Measuring HR success to the satisfaction of the CEO remains an elusive goal. Bottom line: You want funding, and they want metrics. Today’s expert has practical help for metrics that are failing to make an impression in the C-suite.
Metrics guru Dr. John Sullivan says that human resources managers make two key mistakes when using metrics to measure HR’s accomplishments. Sullivan is a metrics consultant and professor of management at San Francisco State University.
Metrics in a Vacuum
The first mistake, says Sullivan, blogging on www.ere.net, is that HR managers tend to develop and implement HR metrics in a vacuum. By “in a vacuum” Sullivan means doing metrics development wholly within the HR function. That gives you metrics that HR likes, but not necessarily those that management likes. He recommends that employers take a collaborative approach. Take a list of your strategic HR metrics into the CFO’s office and let him or her help you select the best ones.
Ask these questions: Which are easy to understand, which appear to measure business impact, and which will appeal to top management? By involving the CFO, you’ll not only pick good metrics but also end up with a high-level champion who can remove a lot of roadblocks.
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Too Many Metrics
The second mistake is that managers develop too many metrics and then get bogged down in tracking and interpreting them all. Figure out which ones really matter, he says, and which ones really demonstrate HR’s impact on the business.
First Tier Metrics
Sullivan offers these “first tier” metrics suggestions for six areas of interest:
–Overall workforce productivity. Measure the percentage improvement in workforce productivity (people costs divided by revenue, then compared to prior years) and also the dollar value of the change.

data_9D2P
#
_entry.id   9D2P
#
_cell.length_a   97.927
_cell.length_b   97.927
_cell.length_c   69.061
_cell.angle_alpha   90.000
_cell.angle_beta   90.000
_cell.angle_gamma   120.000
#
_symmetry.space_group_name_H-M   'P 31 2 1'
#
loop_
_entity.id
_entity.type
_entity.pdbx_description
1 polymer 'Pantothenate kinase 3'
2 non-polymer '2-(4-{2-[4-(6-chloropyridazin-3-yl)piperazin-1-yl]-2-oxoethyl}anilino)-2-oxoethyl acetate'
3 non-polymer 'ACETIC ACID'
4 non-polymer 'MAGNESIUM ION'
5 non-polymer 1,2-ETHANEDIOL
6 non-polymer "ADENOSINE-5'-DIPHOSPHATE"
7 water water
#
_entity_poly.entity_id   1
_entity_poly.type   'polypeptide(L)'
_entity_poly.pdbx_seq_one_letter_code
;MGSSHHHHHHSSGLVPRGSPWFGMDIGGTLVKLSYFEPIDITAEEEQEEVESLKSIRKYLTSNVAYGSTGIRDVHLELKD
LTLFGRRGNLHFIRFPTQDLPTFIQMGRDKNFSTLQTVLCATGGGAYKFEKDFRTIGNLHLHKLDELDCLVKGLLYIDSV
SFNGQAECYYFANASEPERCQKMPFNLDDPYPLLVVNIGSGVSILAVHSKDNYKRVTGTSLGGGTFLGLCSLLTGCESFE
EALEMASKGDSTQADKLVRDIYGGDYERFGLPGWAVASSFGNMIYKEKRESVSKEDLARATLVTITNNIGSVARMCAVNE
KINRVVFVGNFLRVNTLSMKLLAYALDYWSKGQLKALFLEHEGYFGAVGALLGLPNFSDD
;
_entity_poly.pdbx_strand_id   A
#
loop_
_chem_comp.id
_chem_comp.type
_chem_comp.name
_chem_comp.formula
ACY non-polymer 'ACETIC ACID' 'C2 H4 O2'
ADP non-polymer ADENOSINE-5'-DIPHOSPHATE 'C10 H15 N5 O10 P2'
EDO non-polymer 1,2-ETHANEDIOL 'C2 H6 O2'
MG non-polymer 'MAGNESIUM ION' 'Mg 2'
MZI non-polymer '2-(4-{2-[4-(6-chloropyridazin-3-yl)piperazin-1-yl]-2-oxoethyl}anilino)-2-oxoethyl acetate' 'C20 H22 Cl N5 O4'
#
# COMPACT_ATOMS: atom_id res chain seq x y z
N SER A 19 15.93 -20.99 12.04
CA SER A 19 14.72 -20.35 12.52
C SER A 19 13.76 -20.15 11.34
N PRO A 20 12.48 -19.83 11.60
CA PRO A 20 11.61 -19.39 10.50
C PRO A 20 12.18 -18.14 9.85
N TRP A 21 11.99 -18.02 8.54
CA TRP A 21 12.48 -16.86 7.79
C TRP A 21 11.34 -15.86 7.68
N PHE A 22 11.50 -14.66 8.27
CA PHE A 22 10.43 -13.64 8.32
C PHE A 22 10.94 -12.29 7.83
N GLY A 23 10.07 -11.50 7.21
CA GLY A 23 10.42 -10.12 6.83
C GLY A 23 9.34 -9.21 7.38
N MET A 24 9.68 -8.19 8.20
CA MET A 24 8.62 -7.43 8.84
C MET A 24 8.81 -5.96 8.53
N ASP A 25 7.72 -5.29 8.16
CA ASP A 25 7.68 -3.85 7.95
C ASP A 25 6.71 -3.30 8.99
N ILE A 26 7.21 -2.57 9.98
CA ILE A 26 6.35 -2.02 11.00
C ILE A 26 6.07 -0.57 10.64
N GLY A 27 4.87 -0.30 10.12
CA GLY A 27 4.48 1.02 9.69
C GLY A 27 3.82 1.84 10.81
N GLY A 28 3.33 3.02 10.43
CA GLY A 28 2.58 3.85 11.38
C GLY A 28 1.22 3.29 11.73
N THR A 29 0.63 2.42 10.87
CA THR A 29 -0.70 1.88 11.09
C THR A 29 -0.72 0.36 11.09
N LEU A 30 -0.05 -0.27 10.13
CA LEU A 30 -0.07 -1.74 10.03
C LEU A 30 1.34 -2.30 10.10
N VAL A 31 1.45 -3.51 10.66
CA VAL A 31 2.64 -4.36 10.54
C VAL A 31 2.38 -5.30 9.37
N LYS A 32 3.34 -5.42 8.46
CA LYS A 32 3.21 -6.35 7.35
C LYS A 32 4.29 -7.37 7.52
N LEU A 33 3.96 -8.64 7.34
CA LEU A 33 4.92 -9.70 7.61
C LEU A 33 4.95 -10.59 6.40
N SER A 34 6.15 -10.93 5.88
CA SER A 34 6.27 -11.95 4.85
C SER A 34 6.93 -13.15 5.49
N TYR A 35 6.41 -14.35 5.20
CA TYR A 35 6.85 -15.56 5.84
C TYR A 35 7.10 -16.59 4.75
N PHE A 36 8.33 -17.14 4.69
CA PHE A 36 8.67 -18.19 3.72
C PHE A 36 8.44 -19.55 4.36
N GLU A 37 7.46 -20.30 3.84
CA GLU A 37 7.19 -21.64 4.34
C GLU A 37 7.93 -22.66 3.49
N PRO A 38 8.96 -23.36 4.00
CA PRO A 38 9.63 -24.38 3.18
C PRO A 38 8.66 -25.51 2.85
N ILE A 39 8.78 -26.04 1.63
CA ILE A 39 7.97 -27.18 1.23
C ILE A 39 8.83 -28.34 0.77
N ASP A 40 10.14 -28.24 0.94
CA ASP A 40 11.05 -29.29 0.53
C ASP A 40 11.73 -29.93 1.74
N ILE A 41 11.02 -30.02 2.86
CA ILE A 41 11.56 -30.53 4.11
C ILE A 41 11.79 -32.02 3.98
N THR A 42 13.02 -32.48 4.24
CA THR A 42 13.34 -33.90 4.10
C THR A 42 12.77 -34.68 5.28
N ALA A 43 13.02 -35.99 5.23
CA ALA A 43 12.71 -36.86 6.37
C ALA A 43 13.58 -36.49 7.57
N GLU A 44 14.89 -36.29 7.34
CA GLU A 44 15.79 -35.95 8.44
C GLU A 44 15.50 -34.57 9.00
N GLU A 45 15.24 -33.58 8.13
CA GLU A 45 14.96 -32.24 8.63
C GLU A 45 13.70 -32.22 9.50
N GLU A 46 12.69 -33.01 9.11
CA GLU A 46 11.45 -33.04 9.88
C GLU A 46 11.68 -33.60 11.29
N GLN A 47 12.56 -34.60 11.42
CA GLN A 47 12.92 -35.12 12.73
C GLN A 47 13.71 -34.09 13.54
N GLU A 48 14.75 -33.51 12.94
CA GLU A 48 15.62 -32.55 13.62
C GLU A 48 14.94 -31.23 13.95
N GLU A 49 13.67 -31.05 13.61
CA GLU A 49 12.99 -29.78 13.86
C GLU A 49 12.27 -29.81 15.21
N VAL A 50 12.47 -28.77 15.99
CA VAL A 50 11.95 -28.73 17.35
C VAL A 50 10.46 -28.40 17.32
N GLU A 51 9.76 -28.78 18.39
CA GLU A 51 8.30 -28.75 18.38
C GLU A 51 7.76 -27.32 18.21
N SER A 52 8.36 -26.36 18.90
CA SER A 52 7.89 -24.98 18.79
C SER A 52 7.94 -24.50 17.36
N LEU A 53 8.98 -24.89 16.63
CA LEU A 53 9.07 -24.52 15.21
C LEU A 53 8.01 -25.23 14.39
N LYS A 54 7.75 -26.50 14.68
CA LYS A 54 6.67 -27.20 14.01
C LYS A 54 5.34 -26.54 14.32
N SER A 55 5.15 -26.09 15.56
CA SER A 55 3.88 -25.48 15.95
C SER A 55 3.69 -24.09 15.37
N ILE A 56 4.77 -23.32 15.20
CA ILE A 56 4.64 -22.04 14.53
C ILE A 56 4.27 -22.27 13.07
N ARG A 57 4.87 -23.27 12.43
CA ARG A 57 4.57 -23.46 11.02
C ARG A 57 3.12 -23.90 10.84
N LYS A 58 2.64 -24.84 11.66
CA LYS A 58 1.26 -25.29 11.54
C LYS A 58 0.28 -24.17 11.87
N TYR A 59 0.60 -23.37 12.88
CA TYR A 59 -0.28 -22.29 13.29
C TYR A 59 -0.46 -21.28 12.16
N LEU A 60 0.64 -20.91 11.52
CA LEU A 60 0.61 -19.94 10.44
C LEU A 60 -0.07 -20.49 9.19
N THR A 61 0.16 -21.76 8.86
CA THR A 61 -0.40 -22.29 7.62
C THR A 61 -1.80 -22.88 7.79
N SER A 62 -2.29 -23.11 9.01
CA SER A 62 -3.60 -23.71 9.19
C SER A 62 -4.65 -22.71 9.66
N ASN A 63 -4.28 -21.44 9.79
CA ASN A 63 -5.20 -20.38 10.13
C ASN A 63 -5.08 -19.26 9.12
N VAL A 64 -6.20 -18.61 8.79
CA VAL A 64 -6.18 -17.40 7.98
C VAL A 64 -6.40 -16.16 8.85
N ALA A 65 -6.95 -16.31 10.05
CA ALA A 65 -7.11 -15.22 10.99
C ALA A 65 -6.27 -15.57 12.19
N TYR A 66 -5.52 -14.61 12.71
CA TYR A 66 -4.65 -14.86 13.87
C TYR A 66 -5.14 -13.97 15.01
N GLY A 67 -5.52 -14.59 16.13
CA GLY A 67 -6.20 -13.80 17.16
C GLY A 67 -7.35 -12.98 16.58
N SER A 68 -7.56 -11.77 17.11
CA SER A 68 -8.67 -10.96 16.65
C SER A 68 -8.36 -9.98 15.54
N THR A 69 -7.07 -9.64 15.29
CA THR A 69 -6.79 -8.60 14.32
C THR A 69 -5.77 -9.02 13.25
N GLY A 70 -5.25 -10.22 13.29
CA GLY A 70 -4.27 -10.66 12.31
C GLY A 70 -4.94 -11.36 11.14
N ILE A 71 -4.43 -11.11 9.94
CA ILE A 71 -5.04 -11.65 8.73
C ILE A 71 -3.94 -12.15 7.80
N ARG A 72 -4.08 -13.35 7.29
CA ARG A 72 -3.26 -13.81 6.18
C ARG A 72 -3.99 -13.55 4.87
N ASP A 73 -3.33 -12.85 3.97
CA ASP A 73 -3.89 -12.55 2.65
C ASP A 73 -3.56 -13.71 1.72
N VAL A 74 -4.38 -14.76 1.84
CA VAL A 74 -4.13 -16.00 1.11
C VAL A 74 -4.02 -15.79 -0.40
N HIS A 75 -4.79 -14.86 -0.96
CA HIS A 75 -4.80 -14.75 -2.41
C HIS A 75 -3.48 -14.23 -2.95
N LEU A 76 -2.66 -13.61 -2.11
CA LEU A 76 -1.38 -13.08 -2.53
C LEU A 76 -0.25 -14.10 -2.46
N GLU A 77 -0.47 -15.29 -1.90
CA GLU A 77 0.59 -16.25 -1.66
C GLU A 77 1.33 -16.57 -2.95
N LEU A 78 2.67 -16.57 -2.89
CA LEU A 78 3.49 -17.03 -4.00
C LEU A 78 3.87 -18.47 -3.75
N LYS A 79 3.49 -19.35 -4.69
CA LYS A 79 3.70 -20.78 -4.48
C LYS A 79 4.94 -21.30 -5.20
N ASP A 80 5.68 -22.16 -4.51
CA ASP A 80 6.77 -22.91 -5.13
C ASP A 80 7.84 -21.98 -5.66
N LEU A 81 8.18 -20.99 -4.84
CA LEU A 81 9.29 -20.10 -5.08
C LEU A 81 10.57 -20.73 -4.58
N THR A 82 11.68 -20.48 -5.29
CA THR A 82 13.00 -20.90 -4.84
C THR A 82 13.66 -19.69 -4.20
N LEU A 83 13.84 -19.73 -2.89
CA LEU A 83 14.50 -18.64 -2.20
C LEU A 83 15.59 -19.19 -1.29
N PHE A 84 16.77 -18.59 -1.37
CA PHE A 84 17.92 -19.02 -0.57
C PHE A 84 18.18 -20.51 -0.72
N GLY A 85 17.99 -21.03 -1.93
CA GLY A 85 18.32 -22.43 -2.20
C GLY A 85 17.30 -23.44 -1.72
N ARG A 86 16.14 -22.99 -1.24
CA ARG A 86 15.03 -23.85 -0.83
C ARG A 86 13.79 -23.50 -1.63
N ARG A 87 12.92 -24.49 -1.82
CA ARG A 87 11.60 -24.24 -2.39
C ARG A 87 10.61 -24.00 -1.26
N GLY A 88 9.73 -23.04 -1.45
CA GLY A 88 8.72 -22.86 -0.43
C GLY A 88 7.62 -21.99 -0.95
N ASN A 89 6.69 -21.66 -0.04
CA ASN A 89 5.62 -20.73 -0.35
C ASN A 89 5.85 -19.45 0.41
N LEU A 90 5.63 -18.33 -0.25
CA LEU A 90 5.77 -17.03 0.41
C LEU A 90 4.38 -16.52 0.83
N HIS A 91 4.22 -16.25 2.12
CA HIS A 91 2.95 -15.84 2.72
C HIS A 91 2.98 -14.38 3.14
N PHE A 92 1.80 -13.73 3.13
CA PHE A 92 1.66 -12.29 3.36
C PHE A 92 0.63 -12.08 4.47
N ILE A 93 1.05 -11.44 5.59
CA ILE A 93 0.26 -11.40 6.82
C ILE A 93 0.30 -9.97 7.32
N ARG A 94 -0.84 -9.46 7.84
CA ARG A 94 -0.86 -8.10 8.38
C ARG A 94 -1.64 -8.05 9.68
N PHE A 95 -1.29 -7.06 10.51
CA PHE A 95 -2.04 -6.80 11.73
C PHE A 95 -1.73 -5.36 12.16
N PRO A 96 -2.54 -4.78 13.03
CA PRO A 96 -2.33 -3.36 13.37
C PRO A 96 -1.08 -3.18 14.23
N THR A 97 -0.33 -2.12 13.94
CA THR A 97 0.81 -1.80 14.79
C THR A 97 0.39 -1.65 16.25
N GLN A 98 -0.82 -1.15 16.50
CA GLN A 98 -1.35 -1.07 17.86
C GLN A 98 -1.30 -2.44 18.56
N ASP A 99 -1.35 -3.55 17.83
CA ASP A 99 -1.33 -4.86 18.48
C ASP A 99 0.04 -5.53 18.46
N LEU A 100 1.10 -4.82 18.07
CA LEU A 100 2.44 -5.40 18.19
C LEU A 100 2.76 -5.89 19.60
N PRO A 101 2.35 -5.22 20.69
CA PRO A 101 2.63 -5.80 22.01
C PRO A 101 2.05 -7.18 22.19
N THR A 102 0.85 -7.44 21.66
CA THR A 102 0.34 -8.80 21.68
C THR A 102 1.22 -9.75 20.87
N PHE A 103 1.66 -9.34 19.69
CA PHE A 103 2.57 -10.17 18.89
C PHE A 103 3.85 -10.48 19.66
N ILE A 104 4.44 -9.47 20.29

–Employee engagement. From survey data, calculate the percentage of employees who “look forward to coming to work every day.” (You have to balance engagement against productivity, or your people will burn out and leave, Sullivan notes.)
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–Satisfaction with management. Report the percentage of employees who believe that their bosses exercise expected management behaviors (for example, communication, recognition, offering opportunities for growth and learning, making work challenging and exciting, and showing employees that their work makes a difference).
–Recruiting. These metrics are helpful for evaluating recruiting, Sullivan says:
–Number of days positions are vacant
–Managerial satisfaction with new hires
–Turnover rate of new hires
–Percentage of diversity hires at all levels
–Dollar impact of a bad hire in a key position
Retention. Sullivan also recommends several metrics for measuring retention:
–Performance turnover in key jobs
–Dollar impact of turnover
–Managers’ satisfaction with HR and retention
Overall HR costs. Finally, says Sullivan, include a measure of HR costs, such as HR cost per employee.
In tomorrow’s Advisor, we’ll look at a Sullivan’s second tier metrics and tell you about an upcoming webinar designed to answer your key metrics questions.